Labor market policy analysts traditionally focus on supply-side issues like human capital accumulation and labor-leisure choice. A growing number of recent studies from many different countries, however, suggest that firms play a critical role in the fortunes of individual workers. In this lecture I will review the findings from this new literature and discuss an agenda for research on the impact of firms on many different aspects of modern economic life.
About Professor David Card
David Card is the Class of 1950 Professor of Economics at the University of California, Berkeley and Director of the Labor Studies Program at the National Bureau of Economic Research. His research interests include wage inequality, immigration, wages, education, anti-poverty programs, and health insurance. He co-authored the 1995 book Myth and Measurement: The New Economics of the Minimum Wage, and coedited The Handbook of Labor Economics (1999 and 2011 editions), Seeking a Premier Economy: The Economic Effects of British Economic Reforms (2004); and Small Differences that Matter: Labor Markets and Income Maintenance in Canada and the United States (1992). He has also published over 90 journal articles and book chapters.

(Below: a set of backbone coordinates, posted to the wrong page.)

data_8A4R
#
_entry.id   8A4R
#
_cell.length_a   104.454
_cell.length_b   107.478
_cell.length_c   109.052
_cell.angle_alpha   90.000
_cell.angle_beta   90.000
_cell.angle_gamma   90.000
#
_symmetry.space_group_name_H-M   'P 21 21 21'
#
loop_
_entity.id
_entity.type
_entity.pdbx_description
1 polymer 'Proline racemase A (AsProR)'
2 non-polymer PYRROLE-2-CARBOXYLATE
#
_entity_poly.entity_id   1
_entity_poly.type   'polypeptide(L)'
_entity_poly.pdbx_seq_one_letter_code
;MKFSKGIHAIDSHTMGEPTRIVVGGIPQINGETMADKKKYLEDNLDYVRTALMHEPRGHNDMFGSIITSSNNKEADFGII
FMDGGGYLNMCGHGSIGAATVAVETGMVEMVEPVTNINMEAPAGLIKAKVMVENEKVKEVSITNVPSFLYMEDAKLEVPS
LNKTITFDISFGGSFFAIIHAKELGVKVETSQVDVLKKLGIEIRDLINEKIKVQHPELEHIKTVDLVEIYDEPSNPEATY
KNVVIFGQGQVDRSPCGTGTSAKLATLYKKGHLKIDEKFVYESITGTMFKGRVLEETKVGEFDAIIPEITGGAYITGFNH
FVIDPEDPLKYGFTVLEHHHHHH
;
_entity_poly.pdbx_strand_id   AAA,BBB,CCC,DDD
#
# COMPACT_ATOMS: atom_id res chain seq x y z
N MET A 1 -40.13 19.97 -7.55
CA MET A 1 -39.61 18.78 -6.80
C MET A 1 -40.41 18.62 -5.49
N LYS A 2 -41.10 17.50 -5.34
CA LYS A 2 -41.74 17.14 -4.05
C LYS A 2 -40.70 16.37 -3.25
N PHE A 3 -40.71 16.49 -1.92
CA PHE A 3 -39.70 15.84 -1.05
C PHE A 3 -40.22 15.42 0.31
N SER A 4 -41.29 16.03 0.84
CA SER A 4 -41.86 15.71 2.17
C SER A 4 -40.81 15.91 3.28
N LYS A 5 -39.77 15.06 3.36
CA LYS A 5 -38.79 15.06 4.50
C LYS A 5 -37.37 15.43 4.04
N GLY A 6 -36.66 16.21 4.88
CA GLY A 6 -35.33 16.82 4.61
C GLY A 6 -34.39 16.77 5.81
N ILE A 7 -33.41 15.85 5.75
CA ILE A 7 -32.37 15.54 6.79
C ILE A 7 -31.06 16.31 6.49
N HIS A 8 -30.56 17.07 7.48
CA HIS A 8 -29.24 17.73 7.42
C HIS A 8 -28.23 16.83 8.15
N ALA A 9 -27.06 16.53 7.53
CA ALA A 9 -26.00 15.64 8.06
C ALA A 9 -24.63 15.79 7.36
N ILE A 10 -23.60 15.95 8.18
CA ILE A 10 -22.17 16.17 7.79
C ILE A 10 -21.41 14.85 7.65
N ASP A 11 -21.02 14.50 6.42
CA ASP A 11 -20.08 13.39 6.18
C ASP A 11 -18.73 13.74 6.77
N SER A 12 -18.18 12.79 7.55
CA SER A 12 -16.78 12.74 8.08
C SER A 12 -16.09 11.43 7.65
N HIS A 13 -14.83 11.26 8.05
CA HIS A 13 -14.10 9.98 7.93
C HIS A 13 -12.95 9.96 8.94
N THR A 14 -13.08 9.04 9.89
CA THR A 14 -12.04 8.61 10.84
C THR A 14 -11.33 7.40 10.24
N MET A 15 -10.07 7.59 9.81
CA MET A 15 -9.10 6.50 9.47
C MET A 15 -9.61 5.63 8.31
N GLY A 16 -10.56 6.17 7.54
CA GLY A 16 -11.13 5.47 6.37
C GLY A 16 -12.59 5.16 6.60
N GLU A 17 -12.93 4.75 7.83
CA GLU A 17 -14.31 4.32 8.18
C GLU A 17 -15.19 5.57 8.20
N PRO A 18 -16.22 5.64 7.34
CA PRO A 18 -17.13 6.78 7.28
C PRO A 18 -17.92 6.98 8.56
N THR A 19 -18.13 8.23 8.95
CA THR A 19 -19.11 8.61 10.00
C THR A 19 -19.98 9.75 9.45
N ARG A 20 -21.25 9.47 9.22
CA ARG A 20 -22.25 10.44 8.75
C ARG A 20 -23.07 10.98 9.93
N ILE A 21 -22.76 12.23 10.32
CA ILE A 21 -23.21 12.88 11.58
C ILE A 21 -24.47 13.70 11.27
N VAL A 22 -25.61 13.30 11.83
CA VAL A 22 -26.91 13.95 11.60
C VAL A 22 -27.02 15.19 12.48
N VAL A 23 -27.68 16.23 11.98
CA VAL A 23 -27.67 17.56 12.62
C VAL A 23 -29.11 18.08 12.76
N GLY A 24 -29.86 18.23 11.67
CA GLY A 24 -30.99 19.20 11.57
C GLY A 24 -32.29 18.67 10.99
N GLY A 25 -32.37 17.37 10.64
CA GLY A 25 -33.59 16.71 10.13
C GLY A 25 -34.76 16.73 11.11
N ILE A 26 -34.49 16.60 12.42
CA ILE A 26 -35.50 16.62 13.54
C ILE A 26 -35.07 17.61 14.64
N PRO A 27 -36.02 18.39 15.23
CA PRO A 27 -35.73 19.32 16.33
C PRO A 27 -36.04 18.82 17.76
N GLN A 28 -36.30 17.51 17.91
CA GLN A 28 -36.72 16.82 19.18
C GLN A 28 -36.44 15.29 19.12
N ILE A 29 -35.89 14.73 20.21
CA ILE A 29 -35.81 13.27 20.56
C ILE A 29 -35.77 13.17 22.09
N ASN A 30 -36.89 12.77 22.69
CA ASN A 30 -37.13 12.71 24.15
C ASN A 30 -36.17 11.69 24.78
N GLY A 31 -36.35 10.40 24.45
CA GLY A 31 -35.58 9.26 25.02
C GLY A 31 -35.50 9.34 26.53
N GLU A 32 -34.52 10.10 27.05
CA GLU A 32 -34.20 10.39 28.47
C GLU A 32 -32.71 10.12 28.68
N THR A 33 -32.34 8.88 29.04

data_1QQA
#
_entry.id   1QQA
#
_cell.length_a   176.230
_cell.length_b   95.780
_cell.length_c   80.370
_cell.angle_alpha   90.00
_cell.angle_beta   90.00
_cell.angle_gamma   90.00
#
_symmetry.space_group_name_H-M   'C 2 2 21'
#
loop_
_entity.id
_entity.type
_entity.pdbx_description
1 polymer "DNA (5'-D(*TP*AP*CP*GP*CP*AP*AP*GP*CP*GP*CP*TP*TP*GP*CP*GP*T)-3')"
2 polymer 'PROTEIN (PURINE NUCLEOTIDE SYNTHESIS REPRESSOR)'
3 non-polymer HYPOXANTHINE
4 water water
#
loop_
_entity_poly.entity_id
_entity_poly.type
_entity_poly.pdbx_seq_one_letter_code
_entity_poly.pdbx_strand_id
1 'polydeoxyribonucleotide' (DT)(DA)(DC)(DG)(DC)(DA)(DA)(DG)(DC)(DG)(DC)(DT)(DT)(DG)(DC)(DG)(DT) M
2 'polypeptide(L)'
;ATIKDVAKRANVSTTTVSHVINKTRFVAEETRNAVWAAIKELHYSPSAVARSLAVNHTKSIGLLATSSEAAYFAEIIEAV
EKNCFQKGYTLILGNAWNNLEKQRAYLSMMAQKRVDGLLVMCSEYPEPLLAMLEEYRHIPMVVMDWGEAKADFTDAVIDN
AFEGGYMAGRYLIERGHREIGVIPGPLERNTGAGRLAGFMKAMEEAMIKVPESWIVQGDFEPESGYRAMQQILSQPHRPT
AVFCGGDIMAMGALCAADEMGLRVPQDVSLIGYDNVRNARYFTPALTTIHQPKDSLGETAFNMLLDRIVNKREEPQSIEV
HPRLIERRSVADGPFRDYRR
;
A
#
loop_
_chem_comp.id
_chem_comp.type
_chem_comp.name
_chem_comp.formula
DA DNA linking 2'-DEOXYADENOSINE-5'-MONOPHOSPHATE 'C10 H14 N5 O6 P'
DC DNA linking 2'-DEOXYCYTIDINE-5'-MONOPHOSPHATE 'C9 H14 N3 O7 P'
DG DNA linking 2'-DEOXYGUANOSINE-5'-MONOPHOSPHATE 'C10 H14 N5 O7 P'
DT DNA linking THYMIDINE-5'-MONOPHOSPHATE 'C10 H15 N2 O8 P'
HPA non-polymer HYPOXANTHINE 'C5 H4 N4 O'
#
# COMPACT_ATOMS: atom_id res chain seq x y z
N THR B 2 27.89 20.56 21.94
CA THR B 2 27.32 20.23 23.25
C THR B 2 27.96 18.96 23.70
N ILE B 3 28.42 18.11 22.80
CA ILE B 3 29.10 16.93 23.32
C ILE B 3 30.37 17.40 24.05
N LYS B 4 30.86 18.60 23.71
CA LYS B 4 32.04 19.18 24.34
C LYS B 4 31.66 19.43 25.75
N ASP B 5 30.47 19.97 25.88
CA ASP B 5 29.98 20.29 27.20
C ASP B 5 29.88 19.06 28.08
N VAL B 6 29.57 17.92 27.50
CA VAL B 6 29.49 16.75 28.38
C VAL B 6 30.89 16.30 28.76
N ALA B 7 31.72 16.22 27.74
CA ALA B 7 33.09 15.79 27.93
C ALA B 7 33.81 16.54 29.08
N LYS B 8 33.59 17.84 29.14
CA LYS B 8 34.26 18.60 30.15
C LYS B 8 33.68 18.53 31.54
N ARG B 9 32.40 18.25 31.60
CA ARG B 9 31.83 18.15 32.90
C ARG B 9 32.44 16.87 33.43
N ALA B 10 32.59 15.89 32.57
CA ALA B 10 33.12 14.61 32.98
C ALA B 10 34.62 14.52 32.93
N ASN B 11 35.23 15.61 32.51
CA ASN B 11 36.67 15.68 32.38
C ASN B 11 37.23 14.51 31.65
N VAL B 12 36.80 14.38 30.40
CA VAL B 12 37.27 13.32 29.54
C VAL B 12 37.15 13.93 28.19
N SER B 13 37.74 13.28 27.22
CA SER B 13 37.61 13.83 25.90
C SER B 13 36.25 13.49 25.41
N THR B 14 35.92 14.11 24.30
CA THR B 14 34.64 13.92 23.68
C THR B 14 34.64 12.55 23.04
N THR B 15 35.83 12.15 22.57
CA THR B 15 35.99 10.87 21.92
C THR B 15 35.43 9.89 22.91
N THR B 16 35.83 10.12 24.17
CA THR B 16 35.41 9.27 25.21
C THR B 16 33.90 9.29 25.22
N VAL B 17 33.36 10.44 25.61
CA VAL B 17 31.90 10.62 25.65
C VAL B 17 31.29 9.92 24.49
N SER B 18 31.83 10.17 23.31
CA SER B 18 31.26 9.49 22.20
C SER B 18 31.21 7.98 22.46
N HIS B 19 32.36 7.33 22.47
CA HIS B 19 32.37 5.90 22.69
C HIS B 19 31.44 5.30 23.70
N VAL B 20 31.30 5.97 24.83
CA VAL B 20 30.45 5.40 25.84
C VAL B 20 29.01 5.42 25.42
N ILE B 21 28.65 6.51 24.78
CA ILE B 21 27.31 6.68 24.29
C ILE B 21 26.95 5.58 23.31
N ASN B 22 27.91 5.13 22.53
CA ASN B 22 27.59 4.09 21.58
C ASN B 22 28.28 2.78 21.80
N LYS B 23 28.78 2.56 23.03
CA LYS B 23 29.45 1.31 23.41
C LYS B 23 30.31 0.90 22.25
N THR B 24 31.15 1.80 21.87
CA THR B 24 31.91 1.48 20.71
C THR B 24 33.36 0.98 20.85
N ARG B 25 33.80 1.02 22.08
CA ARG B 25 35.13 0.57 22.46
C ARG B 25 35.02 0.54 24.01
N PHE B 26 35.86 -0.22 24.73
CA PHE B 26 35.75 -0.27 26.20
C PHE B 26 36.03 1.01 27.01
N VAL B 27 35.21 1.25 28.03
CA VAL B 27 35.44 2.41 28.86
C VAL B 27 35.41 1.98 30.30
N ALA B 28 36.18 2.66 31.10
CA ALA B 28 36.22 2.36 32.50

Card was co-editor of Econometrica from 1991 to 1995 and co-editor of the American Economic Review from 2002 to 2005. He taught at Princeton University from 1983 to 1996, and has held visiting appointments at Columbia University and the Center for Advanced Study in the Behavioral Sciences. In 1992 he was elected a fellow of the Econometric Society, and in 1998 he was elected to the American Academy of Arts and Sciences. In 1995 he received the American Economic Association's John Bates Clark Prize, which is awarded every other year to the economist under 40 whose work is judged to have made the most significant contribution to the field. He was a corecipient of the IZA Labor Economics Award in 2006, and was awarded the Frisch Medal by the Econometric Society in 2007.
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